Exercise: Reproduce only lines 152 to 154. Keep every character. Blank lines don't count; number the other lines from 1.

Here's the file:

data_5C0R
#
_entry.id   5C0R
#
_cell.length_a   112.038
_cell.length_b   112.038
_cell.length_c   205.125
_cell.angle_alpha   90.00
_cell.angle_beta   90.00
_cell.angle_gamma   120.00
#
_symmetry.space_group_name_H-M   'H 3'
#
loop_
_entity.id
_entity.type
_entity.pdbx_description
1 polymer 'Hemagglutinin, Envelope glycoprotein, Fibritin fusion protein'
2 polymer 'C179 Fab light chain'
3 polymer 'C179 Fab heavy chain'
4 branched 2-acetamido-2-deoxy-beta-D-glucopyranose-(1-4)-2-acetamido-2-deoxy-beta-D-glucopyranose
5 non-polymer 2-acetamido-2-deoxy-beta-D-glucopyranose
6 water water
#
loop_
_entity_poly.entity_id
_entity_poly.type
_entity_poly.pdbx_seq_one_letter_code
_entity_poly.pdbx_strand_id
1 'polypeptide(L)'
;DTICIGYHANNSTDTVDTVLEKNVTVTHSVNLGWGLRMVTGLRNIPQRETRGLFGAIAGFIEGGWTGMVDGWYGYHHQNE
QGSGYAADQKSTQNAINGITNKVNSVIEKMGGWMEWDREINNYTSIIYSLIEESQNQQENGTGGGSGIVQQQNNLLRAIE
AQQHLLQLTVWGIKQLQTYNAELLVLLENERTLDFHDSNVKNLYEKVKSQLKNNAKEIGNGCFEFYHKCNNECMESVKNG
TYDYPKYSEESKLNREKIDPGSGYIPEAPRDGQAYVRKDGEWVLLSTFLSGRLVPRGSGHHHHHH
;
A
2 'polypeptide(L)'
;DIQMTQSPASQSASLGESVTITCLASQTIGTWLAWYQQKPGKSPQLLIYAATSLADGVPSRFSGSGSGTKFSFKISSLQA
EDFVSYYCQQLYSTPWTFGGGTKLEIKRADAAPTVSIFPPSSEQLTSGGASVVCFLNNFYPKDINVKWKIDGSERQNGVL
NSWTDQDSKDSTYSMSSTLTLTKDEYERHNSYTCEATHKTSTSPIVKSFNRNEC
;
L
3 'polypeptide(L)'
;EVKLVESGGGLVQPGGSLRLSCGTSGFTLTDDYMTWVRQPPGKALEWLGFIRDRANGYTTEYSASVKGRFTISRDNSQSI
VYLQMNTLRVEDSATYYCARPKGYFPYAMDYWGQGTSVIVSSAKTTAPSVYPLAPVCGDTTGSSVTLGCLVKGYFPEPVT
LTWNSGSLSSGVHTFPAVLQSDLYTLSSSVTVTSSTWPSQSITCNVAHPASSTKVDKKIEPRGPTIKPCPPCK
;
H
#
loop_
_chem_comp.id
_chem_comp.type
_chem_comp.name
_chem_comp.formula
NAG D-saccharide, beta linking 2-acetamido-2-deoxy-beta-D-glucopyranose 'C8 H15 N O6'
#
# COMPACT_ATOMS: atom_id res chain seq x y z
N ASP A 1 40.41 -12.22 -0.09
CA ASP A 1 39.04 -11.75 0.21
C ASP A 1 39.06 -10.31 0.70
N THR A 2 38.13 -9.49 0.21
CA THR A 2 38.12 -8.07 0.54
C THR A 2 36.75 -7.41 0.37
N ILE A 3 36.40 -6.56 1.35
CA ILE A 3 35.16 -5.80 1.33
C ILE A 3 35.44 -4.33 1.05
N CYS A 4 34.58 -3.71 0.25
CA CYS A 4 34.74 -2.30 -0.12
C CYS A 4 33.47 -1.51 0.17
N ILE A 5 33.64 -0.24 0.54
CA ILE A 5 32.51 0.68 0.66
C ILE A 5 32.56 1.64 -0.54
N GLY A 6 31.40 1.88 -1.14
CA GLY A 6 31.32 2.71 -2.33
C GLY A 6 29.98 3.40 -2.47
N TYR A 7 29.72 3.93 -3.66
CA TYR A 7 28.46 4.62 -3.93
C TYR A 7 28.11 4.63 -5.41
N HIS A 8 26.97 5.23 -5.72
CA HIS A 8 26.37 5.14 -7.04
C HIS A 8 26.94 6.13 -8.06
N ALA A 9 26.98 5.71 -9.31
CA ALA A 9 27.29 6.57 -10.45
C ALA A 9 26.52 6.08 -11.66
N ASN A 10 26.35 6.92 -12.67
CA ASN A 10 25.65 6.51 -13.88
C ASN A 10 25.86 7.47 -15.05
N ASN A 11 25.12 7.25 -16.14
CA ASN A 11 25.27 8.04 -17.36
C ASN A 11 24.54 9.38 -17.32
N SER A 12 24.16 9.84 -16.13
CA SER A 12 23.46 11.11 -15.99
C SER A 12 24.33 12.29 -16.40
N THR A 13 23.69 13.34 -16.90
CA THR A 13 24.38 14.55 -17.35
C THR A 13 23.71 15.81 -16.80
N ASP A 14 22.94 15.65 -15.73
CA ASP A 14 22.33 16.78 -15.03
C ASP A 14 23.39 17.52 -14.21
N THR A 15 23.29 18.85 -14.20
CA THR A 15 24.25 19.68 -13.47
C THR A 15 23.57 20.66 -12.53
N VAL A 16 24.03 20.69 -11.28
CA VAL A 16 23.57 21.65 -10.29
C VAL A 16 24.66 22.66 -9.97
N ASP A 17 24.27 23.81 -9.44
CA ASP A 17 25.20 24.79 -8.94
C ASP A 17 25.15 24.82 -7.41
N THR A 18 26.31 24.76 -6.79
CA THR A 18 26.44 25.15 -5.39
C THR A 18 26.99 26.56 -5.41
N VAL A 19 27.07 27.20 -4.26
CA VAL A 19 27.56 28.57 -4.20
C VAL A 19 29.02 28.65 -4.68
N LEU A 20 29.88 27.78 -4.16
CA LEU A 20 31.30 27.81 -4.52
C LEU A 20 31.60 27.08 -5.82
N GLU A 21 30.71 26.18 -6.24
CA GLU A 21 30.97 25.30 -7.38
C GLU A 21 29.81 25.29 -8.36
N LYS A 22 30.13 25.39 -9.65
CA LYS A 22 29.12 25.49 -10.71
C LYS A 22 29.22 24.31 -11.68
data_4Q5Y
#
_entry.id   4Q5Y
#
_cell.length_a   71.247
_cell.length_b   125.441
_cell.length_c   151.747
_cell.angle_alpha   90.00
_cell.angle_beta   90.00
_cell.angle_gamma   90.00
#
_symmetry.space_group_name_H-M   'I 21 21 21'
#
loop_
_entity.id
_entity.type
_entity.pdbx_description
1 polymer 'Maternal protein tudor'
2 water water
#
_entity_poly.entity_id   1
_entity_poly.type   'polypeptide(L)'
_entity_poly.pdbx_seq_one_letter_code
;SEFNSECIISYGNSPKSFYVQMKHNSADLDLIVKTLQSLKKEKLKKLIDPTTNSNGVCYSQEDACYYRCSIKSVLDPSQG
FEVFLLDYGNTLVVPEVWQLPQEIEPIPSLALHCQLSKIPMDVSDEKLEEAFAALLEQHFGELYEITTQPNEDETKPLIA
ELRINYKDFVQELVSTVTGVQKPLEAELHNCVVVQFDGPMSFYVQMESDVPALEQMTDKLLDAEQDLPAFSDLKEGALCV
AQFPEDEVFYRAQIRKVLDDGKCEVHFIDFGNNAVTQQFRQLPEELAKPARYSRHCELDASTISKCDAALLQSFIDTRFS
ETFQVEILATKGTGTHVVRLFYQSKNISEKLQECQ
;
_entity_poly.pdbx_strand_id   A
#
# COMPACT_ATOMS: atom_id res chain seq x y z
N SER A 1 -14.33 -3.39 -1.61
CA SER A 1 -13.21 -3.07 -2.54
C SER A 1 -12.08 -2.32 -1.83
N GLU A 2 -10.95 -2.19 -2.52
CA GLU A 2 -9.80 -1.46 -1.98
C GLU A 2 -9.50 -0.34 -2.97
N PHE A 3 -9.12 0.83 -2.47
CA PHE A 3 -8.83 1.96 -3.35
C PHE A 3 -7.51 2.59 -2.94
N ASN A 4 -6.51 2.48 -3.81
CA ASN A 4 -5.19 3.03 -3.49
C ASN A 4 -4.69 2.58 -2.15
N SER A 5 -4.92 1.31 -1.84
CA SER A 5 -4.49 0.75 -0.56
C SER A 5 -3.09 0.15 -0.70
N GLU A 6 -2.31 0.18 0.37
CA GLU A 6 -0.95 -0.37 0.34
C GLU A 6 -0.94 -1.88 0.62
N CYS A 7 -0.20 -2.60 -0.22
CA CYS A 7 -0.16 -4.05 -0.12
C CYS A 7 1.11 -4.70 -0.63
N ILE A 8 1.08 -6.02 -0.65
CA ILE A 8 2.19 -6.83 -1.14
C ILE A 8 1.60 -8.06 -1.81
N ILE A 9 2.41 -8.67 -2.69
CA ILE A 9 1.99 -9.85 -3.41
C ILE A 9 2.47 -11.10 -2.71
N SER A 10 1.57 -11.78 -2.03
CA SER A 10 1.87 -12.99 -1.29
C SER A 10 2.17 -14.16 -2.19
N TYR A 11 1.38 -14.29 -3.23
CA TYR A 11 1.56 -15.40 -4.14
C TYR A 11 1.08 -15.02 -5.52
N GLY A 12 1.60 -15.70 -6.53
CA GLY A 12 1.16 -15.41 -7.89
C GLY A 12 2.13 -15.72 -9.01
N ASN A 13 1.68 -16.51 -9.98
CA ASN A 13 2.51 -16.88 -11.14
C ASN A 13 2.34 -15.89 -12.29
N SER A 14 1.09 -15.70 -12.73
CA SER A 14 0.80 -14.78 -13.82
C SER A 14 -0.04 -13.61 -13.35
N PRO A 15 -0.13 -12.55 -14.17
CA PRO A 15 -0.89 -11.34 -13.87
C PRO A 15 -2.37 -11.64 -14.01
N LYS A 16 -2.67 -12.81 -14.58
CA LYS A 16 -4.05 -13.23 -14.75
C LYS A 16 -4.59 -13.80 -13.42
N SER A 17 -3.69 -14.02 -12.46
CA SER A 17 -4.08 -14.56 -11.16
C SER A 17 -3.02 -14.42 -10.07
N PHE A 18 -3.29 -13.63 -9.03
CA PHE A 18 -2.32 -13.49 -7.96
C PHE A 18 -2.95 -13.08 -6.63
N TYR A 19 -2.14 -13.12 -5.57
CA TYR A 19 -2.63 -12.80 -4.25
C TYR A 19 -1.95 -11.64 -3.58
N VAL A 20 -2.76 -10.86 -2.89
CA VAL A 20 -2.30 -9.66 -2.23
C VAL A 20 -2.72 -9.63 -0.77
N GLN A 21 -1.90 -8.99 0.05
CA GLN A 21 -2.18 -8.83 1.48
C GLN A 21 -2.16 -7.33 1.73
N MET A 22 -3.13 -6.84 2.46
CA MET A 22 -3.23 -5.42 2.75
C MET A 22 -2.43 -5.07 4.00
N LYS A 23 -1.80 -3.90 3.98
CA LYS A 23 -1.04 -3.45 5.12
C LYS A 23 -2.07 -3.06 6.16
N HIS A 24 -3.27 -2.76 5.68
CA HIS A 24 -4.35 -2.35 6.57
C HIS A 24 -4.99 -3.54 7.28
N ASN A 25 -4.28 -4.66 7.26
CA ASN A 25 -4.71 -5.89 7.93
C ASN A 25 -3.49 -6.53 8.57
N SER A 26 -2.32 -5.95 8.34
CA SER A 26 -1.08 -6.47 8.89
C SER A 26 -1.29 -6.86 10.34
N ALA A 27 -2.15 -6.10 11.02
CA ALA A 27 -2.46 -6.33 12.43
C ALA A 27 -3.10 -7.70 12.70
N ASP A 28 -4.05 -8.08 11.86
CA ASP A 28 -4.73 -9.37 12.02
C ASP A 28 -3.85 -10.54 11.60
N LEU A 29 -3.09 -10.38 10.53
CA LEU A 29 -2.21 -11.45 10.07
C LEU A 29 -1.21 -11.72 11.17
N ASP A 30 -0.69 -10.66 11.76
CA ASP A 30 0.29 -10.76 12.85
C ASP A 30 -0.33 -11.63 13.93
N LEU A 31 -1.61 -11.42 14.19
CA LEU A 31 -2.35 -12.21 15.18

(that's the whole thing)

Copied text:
;
_entity_poly.pdbx_strand_id   A
#